Notes and Editorial Reviews
Quartet in D
COBRA 0037 (64:06)
Cuarteto Quiroga (you have to go to the final page of the booklet to find the names of its members: Aitor Hevia and Cibrán Siera, violins; Josep Puchades, viola; Helena Poggio, cello) has won its share of international competitions and has concertized widely at the expected venues: Washington’s National Gallery, New York’s Frick Collection, London’s Wigmore Hall, Amsterdam’s Concertgebouw, all over Europe and South America. Its roots and its home are in Spain, where it is one of the country’s foremost ensembles. Photographs in the booklet show the four clowning around, and they are as comfortable with this repertoire as they are with their image. Their playing is easy and relaxed when appropriate, with a slightly dry ensemble blend that permits each instrument and each line to be heard at all times.
Schoenberg’s four canonical string quartets have been well served on disc, with complete sets by the Kolisch, Juilliard (twice), LaSalle, New Vienna, Leipzig, Arditti, Schoenberg, and Pražák Quartets. The 1897 (pre-First) Quartet has often been left out of many of those surveys; West Hill Radio Archives and Pristine Audio have both recently released the Juilliard’s monaural set, which does not include the 1897 work, rather than its stereo set, which does. The comparative neglect may be due to the early work’s close kinship to the quartets of Brahms and Dvo?ák, its lack of Schoenberg’s revolutionary character. So it is with a conspiratorial wink that this disc is entitled
Schoenberg, too, might have had a twinkle in his eye when he wrote this music, which can be construed as a clever gloss on both his honored forebears: Here are some quirky rhythmic twists and harmonic turns that spice up Dvo?ák’s beautiful blandness and enliven Brahms’s oh-so-serious mien. It is a charming piece; there is enough imitation to be flattering but no pretension of equaling those masters. Webern’s very early Rondo follows; it too retains connections to the world of the Romantic era but is formally free and tonally ambiguous, wandering gently for eight-plus minutes. Webern’s concentration and concision are not yet in evidence.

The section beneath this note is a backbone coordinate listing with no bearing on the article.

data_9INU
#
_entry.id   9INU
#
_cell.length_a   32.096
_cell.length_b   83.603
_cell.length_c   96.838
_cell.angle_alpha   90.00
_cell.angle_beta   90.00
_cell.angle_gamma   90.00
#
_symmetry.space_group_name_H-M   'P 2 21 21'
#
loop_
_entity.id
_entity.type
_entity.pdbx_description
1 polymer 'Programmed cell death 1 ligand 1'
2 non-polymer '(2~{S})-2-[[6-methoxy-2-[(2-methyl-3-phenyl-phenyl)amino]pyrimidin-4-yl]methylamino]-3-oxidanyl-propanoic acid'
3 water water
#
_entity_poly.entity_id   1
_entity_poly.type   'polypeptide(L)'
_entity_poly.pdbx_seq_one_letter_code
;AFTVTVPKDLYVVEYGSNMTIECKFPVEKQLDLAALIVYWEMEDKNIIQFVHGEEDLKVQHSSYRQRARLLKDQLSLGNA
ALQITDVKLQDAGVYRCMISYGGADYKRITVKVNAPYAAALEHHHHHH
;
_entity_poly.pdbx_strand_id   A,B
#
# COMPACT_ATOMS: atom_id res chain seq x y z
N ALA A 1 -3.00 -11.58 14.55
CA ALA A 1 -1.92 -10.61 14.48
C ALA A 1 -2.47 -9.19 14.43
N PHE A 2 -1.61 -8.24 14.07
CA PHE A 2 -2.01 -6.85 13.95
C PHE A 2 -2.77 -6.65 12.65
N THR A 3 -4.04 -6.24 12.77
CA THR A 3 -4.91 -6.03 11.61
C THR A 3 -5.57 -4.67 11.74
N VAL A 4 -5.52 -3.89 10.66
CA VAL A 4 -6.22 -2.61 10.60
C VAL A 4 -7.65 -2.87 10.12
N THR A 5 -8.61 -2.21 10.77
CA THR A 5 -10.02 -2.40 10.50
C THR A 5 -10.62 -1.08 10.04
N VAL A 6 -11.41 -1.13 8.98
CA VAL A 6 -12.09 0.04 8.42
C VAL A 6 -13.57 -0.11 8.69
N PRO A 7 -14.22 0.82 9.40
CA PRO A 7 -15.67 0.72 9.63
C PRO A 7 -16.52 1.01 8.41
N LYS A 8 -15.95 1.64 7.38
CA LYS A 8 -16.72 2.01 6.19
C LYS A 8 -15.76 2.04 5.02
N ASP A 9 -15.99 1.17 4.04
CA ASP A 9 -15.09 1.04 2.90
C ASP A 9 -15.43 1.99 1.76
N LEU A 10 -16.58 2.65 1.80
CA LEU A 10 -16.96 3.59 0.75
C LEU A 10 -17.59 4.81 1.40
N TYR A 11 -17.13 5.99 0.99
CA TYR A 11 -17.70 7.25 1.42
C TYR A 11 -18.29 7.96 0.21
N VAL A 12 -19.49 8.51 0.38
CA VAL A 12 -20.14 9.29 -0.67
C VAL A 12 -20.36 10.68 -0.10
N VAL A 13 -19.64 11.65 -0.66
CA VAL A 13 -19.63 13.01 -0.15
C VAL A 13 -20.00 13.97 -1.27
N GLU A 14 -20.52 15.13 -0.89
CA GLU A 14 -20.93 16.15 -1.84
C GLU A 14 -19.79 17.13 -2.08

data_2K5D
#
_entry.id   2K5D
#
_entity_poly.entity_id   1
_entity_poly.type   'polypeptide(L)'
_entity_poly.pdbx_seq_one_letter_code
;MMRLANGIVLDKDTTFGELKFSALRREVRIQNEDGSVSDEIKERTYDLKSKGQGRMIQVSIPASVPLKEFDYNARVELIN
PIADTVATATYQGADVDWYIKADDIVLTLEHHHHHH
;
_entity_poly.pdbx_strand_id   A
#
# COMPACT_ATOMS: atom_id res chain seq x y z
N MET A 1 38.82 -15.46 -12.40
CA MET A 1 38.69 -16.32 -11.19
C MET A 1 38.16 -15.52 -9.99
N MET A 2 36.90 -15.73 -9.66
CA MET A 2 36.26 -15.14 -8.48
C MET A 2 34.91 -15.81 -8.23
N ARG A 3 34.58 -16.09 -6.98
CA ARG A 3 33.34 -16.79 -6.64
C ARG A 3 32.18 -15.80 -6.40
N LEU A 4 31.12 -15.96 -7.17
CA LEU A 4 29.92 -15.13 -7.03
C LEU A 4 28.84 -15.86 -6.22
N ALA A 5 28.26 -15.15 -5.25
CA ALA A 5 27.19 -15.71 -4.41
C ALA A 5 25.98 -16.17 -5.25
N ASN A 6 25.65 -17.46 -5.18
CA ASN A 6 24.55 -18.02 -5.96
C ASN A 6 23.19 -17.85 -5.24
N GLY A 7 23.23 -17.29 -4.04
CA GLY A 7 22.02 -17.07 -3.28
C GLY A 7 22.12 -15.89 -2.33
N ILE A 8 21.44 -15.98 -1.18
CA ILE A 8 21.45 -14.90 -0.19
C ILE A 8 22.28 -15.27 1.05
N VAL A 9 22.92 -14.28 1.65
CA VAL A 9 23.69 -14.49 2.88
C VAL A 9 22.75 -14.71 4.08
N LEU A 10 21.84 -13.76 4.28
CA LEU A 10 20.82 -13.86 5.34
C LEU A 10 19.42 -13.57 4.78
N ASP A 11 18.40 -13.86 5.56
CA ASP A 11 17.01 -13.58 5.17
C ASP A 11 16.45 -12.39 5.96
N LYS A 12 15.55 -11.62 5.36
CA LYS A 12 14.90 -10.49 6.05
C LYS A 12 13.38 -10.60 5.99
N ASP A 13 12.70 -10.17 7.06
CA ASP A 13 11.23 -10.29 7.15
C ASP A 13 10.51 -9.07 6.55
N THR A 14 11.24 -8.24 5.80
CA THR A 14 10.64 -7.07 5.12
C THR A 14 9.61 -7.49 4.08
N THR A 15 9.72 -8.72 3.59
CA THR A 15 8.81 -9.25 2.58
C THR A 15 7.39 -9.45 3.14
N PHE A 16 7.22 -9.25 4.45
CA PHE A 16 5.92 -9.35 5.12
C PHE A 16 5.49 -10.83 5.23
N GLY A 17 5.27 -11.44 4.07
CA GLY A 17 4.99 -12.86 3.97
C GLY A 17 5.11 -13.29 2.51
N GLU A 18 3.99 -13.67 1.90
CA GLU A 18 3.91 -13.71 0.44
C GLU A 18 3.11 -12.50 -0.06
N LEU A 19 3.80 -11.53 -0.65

Berg’s two large movements (10 and 11 minutes) labor a bit. Not yet the assured composer of the
, he was evolving from
master—Schoenberg—yet Berg’s individual voice peeks through the sturdy structures. When we reach Webern’s 1911–13 Six Bagatelles, we are at last in a new world. In the span of a single hour, we have evolved into that world, so it no longer seems the least bit frightening. The moral of the story—the Qiuroga’s message—is that Schoenberg and his colleagues were not as revolutionary as they are usually portrayed, that their works were merely steps in music’s continuing evolution. The headnote lists the music on this CD just as its booklet does, but the Quiroga has a surprise in store: It punctuates its message with a brief chorale (“Befiel du deine Wege”) from the
St. Matthew Passion
. Writing of that masterpiece, Karl Geiringer cites (
The Bach Family
) the “inexhaustible harmonic imagination in the chorales,” and Cibán Sierra writes in the CD notes that the path to new music had started with Bach. This is a well played, superbly planned disc.
FANFARE: James H. North
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